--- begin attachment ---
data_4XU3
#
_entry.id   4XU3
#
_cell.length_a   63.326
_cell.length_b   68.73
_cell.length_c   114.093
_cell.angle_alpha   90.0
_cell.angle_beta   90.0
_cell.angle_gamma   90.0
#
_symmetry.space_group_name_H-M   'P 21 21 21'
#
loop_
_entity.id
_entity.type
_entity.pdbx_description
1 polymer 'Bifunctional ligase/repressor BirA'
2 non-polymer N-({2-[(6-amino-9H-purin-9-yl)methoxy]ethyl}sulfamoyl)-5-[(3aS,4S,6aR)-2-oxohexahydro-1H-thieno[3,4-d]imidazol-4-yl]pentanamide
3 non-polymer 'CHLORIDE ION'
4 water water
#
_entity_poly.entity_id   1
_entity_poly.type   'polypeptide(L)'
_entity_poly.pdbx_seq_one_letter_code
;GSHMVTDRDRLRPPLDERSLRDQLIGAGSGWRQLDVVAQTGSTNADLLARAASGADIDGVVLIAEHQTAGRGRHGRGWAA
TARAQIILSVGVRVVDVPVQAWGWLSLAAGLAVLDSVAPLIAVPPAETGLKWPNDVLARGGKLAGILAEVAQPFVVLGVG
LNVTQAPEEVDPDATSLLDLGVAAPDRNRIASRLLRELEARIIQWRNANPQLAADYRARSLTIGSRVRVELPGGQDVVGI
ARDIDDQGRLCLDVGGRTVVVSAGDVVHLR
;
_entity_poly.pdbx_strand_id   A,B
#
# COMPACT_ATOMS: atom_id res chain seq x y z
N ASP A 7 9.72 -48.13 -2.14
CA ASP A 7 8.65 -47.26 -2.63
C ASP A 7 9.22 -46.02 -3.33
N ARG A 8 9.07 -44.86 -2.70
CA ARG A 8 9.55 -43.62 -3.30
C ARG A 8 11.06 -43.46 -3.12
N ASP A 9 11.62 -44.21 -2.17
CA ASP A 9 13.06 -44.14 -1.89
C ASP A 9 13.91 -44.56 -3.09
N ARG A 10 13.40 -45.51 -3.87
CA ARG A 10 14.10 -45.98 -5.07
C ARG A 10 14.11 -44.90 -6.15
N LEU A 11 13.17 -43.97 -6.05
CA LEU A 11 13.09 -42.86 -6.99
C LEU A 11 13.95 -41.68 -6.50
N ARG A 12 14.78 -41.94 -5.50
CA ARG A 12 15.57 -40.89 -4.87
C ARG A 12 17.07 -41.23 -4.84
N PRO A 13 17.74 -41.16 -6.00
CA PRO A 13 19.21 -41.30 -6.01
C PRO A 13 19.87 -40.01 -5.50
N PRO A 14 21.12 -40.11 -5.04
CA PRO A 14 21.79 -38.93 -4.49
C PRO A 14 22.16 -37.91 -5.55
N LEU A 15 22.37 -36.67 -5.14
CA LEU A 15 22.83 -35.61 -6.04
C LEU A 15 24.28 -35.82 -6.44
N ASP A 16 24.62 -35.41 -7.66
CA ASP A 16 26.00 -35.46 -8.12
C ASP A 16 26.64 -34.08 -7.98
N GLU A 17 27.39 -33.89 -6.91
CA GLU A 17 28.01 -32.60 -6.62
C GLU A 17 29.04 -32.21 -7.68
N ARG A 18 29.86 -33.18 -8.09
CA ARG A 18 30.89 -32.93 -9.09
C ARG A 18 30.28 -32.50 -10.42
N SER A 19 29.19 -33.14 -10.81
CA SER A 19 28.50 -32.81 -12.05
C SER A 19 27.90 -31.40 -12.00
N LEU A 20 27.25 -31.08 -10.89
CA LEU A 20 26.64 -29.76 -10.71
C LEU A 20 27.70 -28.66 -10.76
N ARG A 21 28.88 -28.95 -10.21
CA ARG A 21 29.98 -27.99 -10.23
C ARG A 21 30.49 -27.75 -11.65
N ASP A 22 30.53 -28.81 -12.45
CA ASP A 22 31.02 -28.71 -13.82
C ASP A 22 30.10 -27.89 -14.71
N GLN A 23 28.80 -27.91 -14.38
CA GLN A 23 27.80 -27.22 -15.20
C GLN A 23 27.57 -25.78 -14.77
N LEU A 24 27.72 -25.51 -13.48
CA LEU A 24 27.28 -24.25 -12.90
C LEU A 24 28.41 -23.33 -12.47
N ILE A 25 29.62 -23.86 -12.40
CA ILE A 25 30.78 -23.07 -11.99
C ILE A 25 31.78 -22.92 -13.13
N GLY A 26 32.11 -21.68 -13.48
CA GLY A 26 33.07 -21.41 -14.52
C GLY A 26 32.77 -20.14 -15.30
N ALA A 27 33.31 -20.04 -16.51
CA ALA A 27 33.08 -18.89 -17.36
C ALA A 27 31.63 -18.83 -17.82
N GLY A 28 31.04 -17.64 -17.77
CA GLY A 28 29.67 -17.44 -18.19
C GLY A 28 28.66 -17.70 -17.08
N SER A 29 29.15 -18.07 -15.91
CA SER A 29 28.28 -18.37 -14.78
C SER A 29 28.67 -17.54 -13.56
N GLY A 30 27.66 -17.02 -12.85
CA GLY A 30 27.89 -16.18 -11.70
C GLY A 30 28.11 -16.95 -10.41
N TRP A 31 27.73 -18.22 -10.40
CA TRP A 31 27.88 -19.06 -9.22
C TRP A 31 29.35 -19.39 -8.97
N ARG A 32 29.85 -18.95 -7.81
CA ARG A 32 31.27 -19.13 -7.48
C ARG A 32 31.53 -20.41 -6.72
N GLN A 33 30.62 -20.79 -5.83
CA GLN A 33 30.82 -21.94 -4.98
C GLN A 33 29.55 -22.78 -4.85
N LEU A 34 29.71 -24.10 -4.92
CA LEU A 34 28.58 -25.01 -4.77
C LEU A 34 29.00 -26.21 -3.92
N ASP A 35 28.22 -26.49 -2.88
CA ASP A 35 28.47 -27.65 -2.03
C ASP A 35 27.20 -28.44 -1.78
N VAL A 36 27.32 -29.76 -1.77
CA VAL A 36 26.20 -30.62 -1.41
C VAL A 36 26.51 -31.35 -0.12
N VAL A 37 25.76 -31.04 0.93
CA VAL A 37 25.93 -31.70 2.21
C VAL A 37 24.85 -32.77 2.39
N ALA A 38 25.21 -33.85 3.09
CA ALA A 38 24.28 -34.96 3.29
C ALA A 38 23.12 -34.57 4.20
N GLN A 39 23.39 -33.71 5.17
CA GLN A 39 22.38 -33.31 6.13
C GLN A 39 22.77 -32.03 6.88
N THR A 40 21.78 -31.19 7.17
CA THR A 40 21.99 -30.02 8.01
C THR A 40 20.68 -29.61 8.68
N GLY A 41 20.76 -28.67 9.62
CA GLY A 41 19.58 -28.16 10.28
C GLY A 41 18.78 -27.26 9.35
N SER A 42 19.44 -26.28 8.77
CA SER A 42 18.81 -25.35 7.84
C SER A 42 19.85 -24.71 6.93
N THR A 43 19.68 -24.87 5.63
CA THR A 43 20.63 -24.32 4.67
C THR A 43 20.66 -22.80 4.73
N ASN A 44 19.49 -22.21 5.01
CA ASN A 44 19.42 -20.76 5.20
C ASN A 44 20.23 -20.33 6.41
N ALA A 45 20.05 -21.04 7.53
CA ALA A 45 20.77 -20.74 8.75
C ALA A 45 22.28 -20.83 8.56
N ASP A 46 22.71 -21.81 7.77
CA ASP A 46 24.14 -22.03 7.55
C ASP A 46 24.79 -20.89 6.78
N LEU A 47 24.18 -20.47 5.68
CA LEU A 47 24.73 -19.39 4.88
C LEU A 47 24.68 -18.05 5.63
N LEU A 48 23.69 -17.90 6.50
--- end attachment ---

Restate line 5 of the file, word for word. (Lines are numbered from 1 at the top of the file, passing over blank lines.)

_cell.length_a   63.326